Home / Lifestyle / Food

Restaurant week comes to Beijing

By Eric Jou | | Updated: 2012-02-16 16:08

BEIJING - Fine dining and fine wines often come at a premium, especially in Beijing. However, all of that is about to change, at least for a week, with the launch of Beijing Restaurant Week.

Originally a concept from New York City, the idea of a restaurant week began in 1992 as a chance for fine dining restaurants to reach out to existing and new customers with a fixed-price menu. The concept caught fire and took off in other international cities. It was brought over to China by Onno Schreurs.

Having already established a restaurant week in Shanghai, Schreurs set his sights on Beijing. Beijing Restaurant Week will officially kick off on March 12 and end on March 18. Online reservations for inquisitive Beijingers looking to patronize participating restaurants can be made from Feb 29. The restaurant week in China is like the restaurant week in the US. It is a biannual event with one week in winter and one week in spring to help restaurants promote themselves during their slow seasons.

"The concept gives diners a chance to try out restaurants at an affordable price," said Schreurs, 36, managing director of for the Chinese mainland and Hong Kong. "Restaurants get to woo new customers by showcasing their cuisine in the form of a fixed-price menu."

Schreurs' first restaurant week in Shanghai didn't start off very smoothly, mostly because it was launched around the same time as group buying discounts began.

"I went to New York and I saw the restaurant week there and I thought, 'This is great. If I could bring this to shanghai it could work'," said Schreurs. "The first two editions were very difficult. It was at the same time that Groupon started so everyone thought we were Groupon."

According to Schreurs, there will be 30 restaurants participating in Beijing Restaurant Week, including Huang Ting Beijing at The Peninsula and Terra in San Litun. As in Shanghai, participating restaurants in Beijing will offer two menus to customers. The first is a set three-course meal starting at 78 yuan ($12) and 118 yuan for dinner. The other option is lunch for 168 yuan and dinner at 248 yuan.

Schreurs said that restaurants offering the more expensive menu were told that the best way to make restaurant week work for them is to offer up some signature dishes and superb service. Schreurs said he wants restaurants to treat customers during restaurant week like VIPs instead of the way group-buying customers are usually treated — with contempt and poor service. While restaurant week promotes restaurants, the whole exercise may mean restaurants serving food at a loss. However, Jennifer Eden, managing director of SALT restaurant group, says she is excited about her restaurant Terra's participation. Eden says that approached SALT with the idea and she immediately jumped on board.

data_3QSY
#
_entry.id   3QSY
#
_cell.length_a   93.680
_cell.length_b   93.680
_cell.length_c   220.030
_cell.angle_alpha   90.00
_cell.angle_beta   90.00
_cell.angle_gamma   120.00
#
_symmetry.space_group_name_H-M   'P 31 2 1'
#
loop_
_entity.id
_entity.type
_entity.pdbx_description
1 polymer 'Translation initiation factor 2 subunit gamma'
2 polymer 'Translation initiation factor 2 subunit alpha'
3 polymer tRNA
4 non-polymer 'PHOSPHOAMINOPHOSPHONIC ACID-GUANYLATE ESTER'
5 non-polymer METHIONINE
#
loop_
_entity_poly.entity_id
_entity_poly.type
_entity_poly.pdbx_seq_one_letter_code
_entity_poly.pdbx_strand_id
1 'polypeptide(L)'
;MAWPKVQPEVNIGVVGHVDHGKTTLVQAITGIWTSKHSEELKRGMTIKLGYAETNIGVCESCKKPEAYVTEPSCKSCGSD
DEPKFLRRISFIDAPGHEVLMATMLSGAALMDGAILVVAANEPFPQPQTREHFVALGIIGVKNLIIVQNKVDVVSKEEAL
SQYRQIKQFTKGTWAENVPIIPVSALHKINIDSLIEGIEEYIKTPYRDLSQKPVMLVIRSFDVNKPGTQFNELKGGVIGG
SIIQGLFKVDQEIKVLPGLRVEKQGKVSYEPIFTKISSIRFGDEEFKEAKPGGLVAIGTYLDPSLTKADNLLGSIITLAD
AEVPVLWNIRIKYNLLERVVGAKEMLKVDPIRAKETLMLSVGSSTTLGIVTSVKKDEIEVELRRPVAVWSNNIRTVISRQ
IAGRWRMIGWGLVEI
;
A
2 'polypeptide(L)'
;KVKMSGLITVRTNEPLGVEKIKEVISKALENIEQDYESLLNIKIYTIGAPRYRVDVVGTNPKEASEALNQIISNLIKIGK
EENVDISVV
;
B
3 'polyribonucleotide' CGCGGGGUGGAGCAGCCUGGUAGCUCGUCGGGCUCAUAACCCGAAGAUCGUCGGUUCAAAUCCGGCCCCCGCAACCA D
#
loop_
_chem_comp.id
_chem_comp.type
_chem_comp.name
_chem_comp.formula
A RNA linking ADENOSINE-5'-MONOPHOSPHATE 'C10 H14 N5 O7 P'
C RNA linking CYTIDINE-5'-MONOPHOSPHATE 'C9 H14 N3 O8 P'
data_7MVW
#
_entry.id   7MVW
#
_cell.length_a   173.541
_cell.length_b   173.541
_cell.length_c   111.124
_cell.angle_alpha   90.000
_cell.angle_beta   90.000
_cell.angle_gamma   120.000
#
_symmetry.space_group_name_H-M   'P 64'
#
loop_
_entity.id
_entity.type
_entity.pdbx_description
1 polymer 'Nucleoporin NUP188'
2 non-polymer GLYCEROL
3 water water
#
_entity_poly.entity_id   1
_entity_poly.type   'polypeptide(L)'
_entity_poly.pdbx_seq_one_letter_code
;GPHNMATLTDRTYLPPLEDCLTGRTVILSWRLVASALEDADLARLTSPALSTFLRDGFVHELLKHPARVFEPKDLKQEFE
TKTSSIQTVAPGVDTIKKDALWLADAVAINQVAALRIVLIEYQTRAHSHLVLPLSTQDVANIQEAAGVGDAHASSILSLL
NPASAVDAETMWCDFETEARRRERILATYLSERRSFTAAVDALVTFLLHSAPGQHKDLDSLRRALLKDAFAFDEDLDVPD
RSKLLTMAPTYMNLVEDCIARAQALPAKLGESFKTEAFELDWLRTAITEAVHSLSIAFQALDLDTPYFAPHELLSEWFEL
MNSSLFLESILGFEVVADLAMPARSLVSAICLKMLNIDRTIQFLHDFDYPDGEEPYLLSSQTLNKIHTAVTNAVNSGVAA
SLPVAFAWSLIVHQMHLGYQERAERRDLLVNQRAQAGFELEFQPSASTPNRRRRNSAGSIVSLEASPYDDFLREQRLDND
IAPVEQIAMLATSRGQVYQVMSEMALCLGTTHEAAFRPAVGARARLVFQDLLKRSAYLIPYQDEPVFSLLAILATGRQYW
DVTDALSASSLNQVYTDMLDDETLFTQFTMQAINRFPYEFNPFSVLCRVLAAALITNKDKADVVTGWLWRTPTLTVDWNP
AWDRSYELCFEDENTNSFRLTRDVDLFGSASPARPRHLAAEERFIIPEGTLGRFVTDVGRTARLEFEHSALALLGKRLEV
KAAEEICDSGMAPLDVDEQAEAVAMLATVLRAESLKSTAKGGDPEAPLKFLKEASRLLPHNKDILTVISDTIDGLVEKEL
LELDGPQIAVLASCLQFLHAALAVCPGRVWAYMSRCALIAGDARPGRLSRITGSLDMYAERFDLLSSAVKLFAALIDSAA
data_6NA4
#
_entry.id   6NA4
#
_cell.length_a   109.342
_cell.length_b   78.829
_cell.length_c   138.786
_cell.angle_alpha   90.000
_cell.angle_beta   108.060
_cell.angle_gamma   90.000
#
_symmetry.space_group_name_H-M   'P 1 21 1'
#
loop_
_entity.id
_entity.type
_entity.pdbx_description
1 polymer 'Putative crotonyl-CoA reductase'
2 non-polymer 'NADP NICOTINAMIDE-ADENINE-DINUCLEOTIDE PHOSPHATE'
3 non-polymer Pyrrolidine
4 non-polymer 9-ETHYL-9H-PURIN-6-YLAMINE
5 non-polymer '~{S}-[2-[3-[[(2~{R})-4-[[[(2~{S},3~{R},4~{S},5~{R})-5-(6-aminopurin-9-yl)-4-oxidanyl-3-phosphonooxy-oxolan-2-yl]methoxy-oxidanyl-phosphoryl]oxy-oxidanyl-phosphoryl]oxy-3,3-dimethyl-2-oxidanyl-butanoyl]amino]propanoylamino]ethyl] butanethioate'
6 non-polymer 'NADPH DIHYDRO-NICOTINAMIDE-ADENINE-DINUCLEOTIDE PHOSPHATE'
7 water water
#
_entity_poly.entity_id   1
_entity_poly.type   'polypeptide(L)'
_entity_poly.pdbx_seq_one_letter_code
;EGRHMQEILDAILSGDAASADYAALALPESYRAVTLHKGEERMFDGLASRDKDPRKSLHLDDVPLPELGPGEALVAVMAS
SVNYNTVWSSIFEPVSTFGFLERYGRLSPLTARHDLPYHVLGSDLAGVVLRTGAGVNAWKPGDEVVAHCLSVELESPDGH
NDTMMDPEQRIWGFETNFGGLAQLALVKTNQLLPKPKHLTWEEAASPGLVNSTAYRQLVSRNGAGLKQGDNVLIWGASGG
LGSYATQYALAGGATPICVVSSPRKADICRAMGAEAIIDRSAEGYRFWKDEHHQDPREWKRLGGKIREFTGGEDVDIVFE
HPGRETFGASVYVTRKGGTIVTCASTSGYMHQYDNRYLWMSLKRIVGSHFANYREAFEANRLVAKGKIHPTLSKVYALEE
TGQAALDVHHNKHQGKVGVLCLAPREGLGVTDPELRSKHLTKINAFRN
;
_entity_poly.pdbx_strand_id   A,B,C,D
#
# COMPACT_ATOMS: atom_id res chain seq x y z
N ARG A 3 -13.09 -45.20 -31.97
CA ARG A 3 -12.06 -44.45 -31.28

"I'm hoping more that we're giving good value and that people enjoy it. We have done promotions before, giving super cheap prices. We've done Dianping (a group-buying website that offers discount prices for restaurants)," said Eden, 37. "We're approaching it from a different perspective. We want to showcase our great wines. We want to showcase our food — good quality food at a good price."

Eden isn't worried too much about the problem of customers who take advantage of the offer but do not return. She says that the prices for restaurant week are not too low and, because of a limited number of seats per day, the clientele will have a very special experience.

If everything works well in Beijing, Schreurs says the next step with DiningCity and restaurant week is to move to Guangzhou and Shenzhen. "You want people coming in enjoying the food and leaving satisfied because a satisfied customer will come back," said Schreurs. "You can't afford to have anything missing. You can't afford the service or quality to be lacking or they won't come back. There isn't any point in having a promotion if they don't come back."

Copyright 1995 - . All rights reserved. The content (including but not limited to text, photo, multimedia information, etc) published in this site belongs to China Daily Information Co (CDIC). Without written authorization from CDIC, such content shall not be republished or used in any form. Note: Browsers with 1024*768 or higher resolution are suggested for this site.
License for publishing multimedia online 0108263

Registration Number: 130349